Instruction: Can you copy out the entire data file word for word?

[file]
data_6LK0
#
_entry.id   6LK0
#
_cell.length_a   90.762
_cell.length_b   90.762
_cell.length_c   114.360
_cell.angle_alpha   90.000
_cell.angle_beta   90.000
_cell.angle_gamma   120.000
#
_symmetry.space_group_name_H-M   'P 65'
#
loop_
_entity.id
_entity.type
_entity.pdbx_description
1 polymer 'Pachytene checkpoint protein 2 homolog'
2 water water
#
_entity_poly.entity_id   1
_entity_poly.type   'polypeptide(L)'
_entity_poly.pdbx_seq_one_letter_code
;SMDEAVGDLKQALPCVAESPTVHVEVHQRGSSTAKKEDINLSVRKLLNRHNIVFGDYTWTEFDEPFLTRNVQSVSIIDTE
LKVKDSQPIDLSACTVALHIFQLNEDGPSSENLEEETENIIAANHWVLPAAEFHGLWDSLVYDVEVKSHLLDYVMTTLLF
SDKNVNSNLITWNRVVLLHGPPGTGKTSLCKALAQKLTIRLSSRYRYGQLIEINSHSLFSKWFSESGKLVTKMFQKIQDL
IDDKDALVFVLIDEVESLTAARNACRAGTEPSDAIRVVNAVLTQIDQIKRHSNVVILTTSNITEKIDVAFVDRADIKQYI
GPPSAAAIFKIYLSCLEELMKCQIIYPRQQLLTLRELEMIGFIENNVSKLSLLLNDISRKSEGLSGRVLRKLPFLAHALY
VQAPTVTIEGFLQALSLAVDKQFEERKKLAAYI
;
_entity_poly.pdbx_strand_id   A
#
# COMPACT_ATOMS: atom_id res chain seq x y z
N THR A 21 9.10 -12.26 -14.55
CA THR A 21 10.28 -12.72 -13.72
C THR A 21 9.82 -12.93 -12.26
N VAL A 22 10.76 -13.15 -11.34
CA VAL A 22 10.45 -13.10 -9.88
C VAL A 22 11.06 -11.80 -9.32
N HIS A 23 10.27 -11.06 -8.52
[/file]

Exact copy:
data_6LK0
#
_entry.id   6LK0
#
_cell.length_a   90.762
_cell.length_b   90.762
_cell.length_c   114.360
_cell.angle_alpha   90.000
_cell.angle_beta   90.000
_cell.angle_gamma   120.000
#
_symmetry.space_group_name_H-M   'P 65'
#
loop_
_entity.id
_entity.type
_entity.pdbx_description
1 polymer 'Pachytene checkpoint protein 2 homolog'
2 water water
#
_entity_poly.entity_id   1
_entity_poly.type   'polypeptide(L)'
_entity_poly.pdbx_seq_one_letter_code
;SMDEAVGDLKQALPCVAESPTVHVEVHQRGSSTAKKEDINLSVRKLLNRHNIVFGDYTWTEFDEPFLTRNVQSVSIIDTE
LKVKDSQPIDLSACTVALHIFQLNEDGPSSENLEEETENIIAANHWVLPAAEFHGLWDSLVYDVEVKSHLLDYVMTTLLF
SDKNVNSNLITWNRVVLLHGPPGTGKTSLCKALAQKLTIRLSSRYRYGQLIEINSHSLFSKWFSESGKLVTKMFQKIQDL
IDDKDALVFVLIDEVESLTAARNACRAGTEPSDAIRVVNAVLTQIDQIKRHSNVVILTTSNITEKIDVAFVDRADIKQYI
GPPSAAAIFKIYLSCLEELMKCQIIYPRQQLLTLRELEMIGFIENNVSKLSLLLNDISRKSEGLSGRVLRKLPFLAHALY
VQAPTVTIEGFLQALSLAVDKQFEERKKLAAYI
;
_entity_poly.pdbx_strand_id   A
#
# COMPACT_ATOMS: atom_id res chain seq x y z
N THR A 21 9.10 -12.26 -14.55
CA THR A 21 10.28 -12.72 -13.72
C THR A 21 9.82 -12.93 -12.26
N VAL A 22 10.76 -13.15 -11.34
CA VAL A 22 10.45 -13.10 -9.88
C VAL A 22 11.06 -11.80 -9.32
N HIS A 23 10.27 -11.06 -8.52